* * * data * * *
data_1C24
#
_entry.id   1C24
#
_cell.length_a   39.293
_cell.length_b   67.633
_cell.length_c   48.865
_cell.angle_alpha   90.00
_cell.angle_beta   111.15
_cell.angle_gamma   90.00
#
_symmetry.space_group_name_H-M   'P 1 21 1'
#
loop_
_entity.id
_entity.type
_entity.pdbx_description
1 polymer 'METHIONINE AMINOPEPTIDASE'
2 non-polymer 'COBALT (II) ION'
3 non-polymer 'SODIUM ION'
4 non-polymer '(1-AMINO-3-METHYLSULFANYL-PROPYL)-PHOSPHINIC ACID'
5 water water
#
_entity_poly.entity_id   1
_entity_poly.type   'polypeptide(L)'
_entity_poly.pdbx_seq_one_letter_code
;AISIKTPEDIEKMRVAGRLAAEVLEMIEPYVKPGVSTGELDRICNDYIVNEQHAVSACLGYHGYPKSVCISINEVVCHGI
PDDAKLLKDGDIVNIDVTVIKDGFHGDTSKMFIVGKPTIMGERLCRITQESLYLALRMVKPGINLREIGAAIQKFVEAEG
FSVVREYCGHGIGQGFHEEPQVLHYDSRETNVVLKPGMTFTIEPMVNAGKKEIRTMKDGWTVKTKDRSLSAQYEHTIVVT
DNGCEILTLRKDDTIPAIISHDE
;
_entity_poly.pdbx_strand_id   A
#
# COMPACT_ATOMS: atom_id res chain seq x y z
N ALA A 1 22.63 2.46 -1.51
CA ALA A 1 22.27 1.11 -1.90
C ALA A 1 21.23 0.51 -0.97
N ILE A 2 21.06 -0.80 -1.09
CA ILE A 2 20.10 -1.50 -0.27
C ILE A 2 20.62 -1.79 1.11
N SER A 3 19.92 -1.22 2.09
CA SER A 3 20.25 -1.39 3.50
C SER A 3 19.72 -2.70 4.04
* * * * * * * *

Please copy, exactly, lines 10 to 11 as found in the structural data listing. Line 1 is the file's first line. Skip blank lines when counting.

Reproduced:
_cell.angle_gamma   90.00
#